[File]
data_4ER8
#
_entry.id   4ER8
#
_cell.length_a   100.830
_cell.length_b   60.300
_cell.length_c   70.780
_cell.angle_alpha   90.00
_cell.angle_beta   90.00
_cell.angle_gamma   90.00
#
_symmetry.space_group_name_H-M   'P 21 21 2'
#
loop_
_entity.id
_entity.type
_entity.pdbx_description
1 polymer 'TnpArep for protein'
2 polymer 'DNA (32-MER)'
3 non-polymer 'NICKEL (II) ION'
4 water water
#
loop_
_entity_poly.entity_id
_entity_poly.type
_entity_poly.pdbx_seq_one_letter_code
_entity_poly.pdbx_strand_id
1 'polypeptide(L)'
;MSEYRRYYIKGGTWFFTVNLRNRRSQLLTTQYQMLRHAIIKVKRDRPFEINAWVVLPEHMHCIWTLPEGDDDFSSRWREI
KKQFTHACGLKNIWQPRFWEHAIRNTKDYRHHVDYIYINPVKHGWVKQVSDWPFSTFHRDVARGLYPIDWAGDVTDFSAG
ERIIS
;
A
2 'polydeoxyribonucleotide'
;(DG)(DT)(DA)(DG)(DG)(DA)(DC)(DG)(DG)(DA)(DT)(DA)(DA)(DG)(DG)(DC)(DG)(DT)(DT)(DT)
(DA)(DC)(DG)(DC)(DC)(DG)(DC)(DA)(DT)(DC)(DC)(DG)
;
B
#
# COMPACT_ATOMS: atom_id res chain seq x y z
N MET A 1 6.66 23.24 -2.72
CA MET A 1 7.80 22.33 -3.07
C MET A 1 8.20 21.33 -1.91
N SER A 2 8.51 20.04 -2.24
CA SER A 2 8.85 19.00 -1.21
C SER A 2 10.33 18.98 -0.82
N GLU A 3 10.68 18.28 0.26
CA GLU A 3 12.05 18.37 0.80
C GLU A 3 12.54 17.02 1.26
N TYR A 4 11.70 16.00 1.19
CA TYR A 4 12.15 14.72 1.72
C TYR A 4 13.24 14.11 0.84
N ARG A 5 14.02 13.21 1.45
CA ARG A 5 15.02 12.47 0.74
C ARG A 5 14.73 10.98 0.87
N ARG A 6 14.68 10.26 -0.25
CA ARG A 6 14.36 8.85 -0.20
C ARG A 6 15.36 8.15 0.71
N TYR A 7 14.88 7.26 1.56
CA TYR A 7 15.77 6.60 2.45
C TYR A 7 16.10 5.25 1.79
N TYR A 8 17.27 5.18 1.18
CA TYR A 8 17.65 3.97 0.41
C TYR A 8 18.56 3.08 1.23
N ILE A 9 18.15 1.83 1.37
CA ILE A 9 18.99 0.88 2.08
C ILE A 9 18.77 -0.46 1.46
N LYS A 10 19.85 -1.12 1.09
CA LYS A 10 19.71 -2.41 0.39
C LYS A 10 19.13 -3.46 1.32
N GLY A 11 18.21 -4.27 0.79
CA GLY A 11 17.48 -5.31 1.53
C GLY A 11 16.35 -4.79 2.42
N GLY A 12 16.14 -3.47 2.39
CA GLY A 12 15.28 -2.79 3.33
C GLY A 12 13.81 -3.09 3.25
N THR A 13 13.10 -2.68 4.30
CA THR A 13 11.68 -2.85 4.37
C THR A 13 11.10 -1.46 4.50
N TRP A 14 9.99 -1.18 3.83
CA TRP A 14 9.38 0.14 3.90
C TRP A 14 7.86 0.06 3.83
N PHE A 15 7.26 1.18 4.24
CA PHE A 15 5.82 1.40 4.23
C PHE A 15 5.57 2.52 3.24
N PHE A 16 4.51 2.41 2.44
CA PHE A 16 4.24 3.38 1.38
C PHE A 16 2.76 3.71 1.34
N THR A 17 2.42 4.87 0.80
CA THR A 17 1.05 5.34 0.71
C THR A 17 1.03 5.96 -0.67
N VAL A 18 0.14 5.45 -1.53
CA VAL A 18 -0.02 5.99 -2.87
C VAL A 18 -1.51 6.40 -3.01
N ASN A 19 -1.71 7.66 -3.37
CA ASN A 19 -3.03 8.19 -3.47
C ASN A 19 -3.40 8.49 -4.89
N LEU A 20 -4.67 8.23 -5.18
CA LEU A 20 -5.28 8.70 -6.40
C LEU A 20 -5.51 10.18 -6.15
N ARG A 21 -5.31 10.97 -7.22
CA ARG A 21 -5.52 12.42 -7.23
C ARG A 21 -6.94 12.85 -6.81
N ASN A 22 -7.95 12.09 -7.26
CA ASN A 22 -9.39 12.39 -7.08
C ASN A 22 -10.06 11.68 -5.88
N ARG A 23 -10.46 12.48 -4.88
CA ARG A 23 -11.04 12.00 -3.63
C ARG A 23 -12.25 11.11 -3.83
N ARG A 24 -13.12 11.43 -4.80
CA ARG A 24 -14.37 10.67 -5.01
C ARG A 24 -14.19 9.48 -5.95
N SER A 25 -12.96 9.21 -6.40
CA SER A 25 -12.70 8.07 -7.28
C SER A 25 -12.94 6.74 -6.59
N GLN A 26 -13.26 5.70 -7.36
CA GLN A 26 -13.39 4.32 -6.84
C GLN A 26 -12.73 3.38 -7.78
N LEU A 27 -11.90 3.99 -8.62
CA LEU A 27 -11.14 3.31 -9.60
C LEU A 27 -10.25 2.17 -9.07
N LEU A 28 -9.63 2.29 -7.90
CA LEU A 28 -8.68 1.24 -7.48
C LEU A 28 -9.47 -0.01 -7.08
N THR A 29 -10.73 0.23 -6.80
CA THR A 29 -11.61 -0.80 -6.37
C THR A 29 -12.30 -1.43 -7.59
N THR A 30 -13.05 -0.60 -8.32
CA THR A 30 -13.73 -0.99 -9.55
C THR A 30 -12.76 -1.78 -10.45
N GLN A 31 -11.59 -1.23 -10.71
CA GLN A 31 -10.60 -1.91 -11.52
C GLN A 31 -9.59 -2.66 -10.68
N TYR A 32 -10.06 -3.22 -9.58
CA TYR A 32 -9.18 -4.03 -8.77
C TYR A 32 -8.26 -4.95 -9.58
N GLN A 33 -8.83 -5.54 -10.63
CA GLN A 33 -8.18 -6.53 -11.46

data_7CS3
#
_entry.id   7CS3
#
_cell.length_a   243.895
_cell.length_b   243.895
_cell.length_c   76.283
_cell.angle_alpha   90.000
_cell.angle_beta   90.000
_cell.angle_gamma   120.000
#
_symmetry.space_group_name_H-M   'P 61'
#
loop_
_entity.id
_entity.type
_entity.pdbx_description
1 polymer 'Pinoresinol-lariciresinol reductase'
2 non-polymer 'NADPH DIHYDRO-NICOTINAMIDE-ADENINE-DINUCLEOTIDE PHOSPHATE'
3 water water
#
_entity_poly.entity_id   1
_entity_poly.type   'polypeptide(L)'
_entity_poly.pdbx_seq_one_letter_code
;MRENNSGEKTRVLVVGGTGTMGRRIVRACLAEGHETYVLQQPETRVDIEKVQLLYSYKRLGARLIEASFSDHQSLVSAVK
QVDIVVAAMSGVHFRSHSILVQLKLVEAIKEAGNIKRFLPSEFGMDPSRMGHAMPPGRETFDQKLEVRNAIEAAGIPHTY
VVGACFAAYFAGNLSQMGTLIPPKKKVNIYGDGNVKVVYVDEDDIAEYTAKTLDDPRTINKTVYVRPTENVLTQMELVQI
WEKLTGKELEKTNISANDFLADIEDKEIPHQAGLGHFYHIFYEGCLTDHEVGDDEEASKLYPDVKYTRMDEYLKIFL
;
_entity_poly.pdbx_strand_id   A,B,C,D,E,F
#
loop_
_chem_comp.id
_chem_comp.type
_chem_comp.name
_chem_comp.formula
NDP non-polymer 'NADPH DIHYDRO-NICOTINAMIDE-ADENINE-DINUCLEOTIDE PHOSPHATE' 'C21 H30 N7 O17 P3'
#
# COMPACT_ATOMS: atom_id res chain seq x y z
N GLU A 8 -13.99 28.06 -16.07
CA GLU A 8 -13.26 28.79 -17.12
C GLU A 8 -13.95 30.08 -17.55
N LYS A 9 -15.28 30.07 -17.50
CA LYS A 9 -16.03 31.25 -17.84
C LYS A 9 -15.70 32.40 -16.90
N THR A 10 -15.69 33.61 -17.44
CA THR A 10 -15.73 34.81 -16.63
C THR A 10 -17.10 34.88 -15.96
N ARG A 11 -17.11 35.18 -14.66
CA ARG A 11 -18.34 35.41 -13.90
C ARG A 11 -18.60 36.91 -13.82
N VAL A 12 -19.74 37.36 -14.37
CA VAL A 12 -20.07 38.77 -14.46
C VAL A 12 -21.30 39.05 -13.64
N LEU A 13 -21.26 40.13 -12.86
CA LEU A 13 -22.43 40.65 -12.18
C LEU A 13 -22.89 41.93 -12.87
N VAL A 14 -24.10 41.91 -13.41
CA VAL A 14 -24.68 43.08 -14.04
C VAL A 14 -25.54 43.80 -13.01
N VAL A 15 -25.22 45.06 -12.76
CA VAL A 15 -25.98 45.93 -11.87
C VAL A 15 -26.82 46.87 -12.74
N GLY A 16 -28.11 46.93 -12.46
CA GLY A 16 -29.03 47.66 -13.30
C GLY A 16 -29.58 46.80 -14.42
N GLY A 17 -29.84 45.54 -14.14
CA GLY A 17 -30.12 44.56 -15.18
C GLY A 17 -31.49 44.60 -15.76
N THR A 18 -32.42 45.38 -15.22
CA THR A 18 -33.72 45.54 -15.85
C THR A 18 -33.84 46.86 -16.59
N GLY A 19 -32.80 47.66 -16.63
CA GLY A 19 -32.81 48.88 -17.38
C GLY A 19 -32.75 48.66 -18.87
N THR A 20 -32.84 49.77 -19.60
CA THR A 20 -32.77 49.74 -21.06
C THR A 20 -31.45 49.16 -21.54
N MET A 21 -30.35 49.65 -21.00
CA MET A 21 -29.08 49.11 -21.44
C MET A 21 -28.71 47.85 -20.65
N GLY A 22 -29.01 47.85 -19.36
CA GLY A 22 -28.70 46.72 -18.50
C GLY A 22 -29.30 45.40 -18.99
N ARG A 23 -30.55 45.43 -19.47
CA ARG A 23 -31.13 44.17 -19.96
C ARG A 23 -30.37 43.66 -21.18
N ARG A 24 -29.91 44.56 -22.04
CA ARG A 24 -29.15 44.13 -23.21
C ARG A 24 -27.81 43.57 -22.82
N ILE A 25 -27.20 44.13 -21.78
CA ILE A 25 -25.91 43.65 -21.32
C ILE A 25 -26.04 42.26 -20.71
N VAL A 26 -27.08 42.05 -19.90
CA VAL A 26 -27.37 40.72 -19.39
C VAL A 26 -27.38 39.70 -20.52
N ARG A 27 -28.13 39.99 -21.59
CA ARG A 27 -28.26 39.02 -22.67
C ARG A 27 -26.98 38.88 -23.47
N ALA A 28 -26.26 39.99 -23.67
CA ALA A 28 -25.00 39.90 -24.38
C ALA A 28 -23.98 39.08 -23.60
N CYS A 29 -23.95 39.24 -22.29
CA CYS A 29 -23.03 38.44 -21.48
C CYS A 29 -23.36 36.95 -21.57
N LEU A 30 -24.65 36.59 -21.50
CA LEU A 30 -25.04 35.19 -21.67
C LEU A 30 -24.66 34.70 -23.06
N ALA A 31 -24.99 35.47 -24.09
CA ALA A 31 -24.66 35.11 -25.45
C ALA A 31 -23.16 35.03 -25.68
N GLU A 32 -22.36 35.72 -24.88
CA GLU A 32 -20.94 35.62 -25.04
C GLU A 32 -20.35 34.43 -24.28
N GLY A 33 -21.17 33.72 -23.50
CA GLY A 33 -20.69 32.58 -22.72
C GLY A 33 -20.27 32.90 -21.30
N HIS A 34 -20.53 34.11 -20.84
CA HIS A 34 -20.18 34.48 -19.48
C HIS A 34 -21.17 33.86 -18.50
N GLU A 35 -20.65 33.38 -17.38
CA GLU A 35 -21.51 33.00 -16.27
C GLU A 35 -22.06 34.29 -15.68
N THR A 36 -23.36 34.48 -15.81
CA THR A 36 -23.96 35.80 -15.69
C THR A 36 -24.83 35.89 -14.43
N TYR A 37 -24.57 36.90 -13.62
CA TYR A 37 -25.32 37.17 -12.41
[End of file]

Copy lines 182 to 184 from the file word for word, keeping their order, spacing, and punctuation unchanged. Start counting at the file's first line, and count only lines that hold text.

CA LYS A 9 -16.03 31.25 -17.84
C LYS A 9 -15.70 32.40 -16.90
N THR A 10 -15.69 33.61 -17.44